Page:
BMW leads the charge
BMW aims to be the first car maker to play unplugged in the electric vehicle arena. From mid-2018, the German brand will have a wireless charging option for its new 530e plug-in hybrid, eliminating the need to connect car and charge point with a cumbersome cable.
Other brands are developing wireless recharging technology but none of them have so far announced a firm launch date. BMW plans to introduce wireless charging first in Europe and the US but it will come to Australia.
“We have strongly indicated our interest in the technology and aim to offer it to the Australian market as soon as is practicable,” says BMW Group Australia chief Marc Werner.
“The BMW i and iPerformance brands are vital (to) ensuring we sit at the forefront of eMobility. Wireless charging is the next significant technological advancement.”
BMW presented a prototype wireless charger at the launch in Germany of the 530e.
A cable connects the power supply to a mat about 90cm long, 80cm wide and 6cm thick on the floor of a garage or a parking space. A smaller pad, 30cm square and only 2cm deep, is fixed under the car between the front wheels.
It works on the same inductive charging principle used in rechargeable toothbrushes and, more recently, Samsung smartphones. But BMW has both scaled up and toughened up the technology. The basic set-up can be used in other rechargeable BMW models.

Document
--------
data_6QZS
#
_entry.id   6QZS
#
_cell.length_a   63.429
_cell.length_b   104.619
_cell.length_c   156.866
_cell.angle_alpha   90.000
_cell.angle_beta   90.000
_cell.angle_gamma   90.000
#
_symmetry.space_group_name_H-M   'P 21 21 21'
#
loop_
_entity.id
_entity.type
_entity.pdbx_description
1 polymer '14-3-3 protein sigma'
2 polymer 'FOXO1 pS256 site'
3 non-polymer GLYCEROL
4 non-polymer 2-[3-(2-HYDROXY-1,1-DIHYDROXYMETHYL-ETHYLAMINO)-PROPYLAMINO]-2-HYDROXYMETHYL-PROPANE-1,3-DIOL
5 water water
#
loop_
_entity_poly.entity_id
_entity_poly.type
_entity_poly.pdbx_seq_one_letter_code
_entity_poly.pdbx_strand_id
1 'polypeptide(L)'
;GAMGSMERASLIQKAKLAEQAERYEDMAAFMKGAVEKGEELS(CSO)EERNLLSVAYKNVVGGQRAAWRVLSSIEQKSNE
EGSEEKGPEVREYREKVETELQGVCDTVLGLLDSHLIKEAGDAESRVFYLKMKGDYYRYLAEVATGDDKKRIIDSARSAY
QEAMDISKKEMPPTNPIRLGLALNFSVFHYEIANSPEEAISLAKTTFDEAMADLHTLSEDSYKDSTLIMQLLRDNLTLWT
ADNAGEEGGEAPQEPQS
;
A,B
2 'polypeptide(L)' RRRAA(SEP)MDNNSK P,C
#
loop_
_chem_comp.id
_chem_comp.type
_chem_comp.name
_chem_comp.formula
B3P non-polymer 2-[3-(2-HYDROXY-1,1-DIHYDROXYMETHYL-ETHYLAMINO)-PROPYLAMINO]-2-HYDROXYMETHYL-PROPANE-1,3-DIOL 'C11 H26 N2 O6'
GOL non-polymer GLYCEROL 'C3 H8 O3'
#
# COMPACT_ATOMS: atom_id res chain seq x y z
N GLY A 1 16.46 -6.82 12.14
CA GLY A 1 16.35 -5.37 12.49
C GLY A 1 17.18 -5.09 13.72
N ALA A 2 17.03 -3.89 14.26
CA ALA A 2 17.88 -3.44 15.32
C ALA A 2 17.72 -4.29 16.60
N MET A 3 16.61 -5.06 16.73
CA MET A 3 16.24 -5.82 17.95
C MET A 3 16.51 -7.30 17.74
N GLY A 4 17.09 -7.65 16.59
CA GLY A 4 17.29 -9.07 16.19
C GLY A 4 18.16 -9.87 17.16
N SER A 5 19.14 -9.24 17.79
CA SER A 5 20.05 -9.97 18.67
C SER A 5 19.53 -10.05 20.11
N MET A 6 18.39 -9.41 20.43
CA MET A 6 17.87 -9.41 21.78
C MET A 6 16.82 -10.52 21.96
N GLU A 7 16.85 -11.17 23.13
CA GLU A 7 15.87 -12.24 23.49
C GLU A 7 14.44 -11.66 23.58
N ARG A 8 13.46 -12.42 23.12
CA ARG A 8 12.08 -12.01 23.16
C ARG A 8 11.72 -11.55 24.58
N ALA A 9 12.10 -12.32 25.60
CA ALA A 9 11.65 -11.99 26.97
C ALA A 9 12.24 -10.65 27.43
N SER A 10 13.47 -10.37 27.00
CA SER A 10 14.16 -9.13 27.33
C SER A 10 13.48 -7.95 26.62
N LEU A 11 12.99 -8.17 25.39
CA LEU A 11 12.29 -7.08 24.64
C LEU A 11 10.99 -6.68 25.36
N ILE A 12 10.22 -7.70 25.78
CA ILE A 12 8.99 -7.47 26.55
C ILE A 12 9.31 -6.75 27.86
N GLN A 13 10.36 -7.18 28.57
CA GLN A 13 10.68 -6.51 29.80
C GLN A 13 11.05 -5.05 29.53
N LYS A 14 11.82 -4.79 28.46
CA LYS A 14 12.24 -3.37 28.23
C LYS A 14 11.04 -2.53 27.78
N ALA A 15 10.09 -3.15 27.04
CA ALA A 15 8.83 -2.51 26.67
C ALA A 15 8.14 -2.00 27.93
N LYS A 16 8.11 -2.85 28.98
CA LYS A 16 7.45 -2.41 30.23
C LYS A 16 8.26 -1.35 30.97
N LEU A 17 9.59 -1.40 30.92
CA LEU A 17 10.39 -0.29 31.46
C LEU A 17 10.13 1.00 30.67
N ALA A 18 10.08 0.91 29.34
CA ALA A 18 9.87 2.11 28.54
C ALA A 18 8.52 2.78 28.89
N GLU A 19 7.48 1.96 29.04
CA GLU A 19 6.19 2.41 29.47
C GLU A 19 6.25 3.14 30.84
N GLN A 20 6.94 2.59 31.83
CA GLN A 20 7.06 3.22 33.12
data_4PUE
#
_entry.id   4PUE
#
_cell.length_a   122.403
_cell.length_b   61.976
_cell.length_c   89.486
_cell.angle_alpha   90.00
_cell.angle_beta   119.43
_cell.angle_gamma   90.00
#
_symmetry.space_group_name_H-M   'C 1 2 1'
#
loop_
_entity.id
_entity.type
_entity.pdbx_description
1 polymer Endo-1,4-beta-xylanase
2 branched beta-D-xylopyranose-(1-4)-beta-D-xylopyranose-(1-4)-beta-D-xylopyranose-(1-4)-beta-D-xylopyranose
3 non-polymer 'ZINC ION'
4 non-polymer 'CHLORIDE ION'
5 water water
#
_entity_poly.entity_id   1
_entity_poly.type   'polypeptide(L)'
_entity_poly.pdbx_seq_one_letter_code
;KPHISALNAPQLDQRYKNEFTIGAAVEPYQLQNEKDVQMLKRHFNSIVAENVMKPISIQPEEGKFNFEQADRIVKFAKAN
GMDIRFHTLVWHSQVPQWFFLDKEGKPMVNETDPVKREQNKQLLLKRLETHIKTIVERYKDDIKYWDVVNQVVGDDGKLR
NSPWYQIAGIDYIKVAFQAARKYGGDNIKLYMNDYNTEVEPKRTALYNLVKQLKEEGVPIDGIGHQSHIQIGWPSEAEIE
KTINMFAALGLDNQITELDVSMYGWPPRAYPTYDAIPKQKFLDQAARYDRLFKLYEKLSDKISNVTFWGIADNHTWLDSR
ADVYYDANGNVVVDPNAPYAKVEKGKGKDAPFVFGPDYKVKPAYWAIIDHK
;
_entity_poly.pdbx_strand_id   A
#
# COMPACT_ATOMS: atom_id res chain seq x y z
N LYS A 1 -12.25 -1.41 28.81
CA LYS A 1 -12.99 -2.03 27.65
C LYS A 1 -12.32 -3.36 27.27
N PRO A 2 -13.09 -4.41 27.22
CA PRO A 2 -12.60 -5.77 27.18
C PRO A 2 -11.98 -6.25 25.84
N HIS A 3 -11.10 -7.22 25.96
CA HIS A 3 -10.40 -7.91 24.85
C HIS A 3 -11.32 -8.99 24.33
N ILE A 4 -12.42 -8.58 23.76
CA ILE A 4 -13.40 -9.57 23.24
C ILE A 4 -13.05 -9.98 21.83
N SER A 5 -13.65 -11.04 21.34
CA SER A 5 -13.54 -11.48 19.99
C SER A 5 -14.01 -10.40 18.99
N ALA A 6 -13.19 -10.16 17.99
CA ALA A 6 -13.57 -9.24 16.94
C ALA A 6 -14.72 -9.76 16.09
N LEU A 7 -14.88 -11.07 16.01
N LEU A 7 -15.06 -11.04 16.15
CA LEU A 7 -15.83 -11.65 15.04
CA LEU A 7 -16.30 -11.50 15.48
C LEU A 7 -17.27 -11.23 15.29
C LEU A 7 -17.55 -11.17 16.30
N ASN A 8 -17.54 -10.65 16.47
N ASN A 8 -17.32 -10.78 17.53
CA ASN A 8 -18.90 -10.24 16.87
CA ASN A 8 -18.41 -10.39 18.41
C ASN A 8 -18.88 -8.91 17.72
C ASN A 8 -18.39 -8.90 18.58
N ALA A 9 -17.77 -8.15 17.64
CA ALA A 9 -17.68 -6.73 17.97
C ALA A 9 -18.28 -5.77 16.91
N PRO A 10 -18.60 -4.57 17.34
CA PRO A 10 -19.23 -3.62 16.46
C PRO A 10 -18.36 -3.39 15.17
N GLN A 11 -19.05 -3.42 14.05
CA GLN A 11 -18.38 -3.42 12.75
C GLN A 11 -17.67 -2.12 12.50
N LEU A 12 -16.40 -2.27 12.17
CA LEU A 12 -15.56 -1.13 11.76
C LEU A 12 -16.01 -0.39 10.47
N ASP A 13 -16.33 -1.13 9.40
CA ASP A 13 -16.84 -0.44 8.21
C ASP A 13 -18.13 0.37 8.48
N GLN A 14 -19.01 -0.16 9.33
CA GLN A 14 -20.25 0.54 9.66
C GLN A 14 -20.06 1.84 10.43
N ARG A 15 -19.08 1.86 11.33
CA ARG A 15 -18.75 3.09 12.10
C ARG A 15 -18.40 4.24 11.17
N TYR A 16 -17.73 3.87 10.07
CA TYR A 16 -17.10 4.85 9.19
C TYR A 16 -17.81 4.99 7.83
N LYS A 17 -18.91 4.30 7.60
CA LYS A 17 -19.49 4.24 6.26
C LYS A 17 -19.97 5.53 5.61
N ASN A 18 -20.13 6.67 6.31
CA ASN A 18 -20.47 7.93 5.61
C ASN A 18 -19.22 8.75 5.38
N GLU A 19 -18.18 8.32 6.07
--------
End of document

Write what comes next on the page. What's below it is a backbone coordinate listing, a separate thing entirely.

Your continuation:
Engineers have put both components through severe physical tests. The pads, made of aluminium and cased in plastic, survived. They were scratched but functional, says BMW wireless charging project manager Winfried Siegl.
There are also safety features such as the floor pad’s detector for living and foreign objects. If, say, a cat curls up on the floor pad while a car is charging, the current is cut.
Siegl says BMW and Daimler are working jointly to develop wireless charging tech. They’re normally the best of enemies, so collaboration means both believe wireless recharging is very, very important.
BMW’s version is very easy to use. Approaching the pad head-on, the central screen in the instrument panel displays an image from the car’s forwardfacing camera with two blue lines showing the correct path.
When the car is within a metre or so, the screen view switches to a graphic. The driver positions a green ball representing the car over a blue circle representing the charging mat. An animated graphic confirms charging has begun.
It’s more convenient than using a cable but there are disadvantages. Inductive charging isn’t as energy efficient as cable charging. There’s a loss of about 10 per cent, Siegl estimates. He expects the tech will cost more than BMW’s $1750-plus-installation cableconnected i Wallbox, though the wireless charger will refill the 530e’s lithium-ion battery almost as fast.